By Brady Huggett
Antigenics Inc. entered a definitive agreement to acquire Aronex Pharmaceuticals Inc. in a stock-for-stock transaction valued at $28.6 million in a move that will give Antigenics four additional oncology products and will provide Aronex stockholders with an upside.
Each outstanding share of Aronex stock will convert into the right to receive approximately $1.10 in shares of Antigenics stock. Aronex stockholders will not receive greater than .0917 shares or less than .0550 shares of Antigenics common stock for each of their Aronex shares. Also, each share of Aronex stock could be worth an additional 15 cents, based on the achievement of a 15-month FDA approval for Aronex¿s plagued but enticing product, Atragen.
Some might say that New York-based Antigenics is getting a steal by acquiring a company with four solid oncology products in clinical trials, including Atragen. But not its chairman and CEO Garo Armen.
¿Not at this price,¿ Armen said. ¿We are getting a fair consideration for what they are. If Atragen were already approved, the price would be higher. But we have to put in a significant amount of effort to get it approved. It¿s not a slam dunk and it¿s not going to happen in six months.¿
Armen said Antigenics would hire several Aronex employees willing to make the move from Texas, but he said Aronex CEO Geoffrey Cox expressed an interest in pursuing other activities.
Although Armen said the acquisition is about Aronex¿s total oncology package, Atragen ¿ a liposomal formulation of all-trans-retinoic acid ¿ is the product with the highest profile and most interesting history. Aronex, of The Woodlands, Texas, filed a new drug application for injectable Atragen, for patients with acute promyelocytic leukemia, in December 1998. In August 1999, the FDA said the Oncologic Drugs Advisory Committee would not review Aronex¿s new drug application because of deficiencies in the NDA. Aronex¿s stock (NASDAQ:ARNX) fell 35 percent, to $4.50.
One month later, the FDA sent a letter to Aronex explaining the issues preventing approval. The letter caused another 20 percent stock price drop. Aronex filed an amended NDA in July 2000, including data on 116 patients instead of the original 59. Next came the non-approvable letter in January that sent Aronex¿s stock down 73 percent, ending the day at $1.218. (See BioWorld Today, Aug. 6, 1999; Sept. 27, 1999; July 7, 2000; and Jan. 9, 2001.)
Aronex¿s stock rose 20 percent Tuesday, closing at $1.02.
But for all the doom on the market, it seems the problem with Atragen isn¿t with efficacy or safety. The problem is with the patient population.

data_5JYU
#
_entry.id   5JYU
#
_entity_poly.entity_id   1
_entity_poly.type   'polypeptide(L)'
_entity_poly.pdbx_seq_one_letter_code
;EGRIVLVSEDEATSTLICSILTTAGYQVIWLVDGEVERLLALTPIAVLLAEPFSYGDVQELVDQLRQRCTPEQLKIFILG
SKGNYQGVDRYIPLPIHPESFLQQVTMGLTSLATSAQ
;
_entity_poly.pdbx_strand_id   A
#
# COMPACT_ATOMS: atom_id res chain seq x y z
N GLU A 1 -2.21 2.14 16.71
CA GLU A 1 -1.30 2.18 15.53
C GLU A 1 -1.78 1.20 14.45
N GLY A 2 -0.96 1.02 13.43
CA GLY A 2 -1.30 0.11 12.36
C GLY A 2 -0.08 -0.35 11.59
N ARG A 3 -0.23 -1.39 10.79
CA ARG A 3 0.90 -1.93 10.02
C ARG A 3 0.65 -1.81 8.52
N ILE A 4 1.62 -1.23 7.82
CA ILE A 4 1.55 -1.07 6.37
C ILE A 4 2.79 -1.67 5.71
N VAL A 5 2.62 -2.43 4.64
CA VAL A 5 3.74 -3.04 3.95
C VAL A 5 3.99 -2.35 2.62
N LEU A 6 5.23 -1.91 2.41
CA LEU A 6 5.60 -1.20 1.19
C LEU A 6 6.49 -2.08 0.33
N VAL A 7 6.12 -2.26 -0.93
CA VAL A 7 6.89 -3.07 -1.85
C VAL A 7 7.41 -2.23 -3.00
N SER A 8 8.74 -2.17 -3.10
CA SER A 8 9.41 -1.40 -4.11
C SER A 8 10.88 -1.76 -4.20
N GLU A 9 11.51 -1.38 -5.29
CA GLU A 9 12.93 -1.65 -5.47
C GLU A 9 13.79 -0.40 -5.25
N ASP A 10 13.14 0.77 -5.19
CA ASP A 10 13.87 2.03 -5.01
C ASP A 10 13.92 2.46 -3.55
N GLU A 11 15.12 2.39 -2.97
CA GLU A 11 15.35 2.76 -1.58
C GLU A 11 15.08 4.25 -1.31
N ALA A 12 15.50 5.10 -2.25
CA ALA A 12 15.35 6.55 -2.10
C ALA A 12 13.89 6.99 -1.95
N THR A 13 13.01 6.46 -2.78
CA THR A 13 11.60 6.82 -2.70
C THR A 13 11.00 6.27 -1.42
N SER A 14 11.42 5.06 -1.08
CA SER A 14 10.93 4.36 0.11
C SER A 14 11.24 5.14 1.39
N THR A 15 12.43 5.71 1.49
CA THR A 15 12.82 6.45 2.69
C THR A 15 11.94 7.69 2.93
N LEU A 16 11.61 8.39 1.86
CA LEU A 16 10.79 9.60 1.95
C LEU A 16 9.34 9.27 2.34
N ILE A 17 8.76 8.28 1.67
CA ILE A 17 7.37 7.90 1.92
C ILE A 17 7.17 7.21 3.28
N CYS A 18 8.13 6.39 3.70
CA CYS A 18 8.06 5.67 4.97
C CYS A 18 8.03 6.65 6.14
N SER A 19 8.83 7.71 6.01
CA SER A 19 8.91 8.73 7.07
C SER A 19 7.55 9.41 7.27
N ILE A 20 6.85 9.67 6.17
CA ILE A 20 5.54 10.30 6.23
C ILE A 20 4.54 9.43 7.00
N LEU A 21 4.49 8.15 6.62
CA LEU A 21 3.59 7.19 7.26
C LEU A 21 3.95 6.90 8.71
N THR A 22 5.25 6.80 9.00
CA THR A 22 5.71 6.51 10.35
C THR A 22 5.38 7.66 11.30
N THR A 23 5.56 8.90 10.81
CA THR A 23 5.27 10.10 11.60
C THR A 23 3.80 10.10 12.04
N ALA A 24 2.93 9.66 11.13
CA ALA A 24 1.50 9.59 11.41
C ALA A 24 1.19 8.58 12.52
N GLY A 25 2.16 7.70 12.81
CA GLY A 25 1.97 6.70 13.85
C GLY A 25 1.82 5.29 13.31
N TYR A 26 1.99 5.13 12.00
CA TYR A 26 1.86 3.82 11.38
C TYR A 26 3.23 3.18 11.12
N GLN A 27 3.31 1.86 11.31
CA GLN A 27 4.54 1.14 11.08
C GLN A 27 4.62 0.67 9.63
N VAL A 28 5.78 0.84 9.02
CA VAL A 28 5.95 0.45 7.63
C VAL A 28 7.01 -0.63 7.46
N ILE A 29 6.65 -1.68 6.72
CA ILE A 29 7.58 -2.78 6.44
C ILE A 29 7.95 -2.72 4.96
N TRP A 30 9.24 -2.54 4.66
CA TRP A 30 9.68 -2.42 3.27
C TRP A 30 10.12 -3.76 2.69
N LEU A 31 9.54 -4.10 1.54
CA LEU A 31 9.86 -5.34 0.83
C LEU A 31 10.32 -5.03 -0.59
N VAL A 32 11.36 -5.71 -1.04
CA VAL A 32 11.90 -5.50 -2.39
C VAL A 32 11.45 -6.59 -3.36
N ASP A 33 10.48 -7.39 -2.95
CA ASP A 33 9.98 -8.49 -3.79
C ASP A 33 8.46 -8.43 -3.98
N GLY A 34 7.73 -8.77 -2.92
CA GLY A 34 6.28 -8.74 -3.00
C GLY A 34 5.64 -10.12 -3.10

Aronex ¿didn¿t correctly identify [the population] with the FDA,¿ Armen told BioWorld Today. ¿It is there, it is just a question of us identifying them and profiling them to the FDA. We have already met with the FDA and feel comfortable with what we can do to keep this thing moving.¿
Armen said even if the existing data for Atragen doesn¿t appease the FDA and Antigenics is required to do a small trial for additional figures, the target date for market approval is still by the end of next year.
Nyotran, Aronex¿s product for systemic fungal infections, is in Phase III trials, and Armen said Antigenics will file an NDA early next year. Antigenics also gets Aroplatin, a platinum product for solid tumors, and Annamycin, an anthracycline for solid tumors and hematological malignancies, both in Phase II. Armen said those products were slated for a 2005 market introduction.
For Aronex, the upside is coupling with an attractive partner and providing value for its stockholders. While Cox, the Aronex CEO, conceded that the non-approvable letter hurt the company financially, the deal with Antigenics is the silver lining.
¿[The letter] obviously impacted our market price and our ability to support our programs,¿ Cox told BioWorld Today. ¿But I¿m very happy with Antigenics as a merger partner. We feel this is the way in which we can give our investors the best opportunity going forward with the programs we have. We think this is the best deal all around.¿
The oncology products also solidified what Antigenics has been saying all along, Armen said.
¿We have always signaled to the marketplace that we want to be a full cancer company to North America,¿ he said. ¿This very much complements that strategy.¿
Antigenics¿ stock (NASDAQ:AGEN) moved up $1.70 cents Tuesday, to close at $17.25.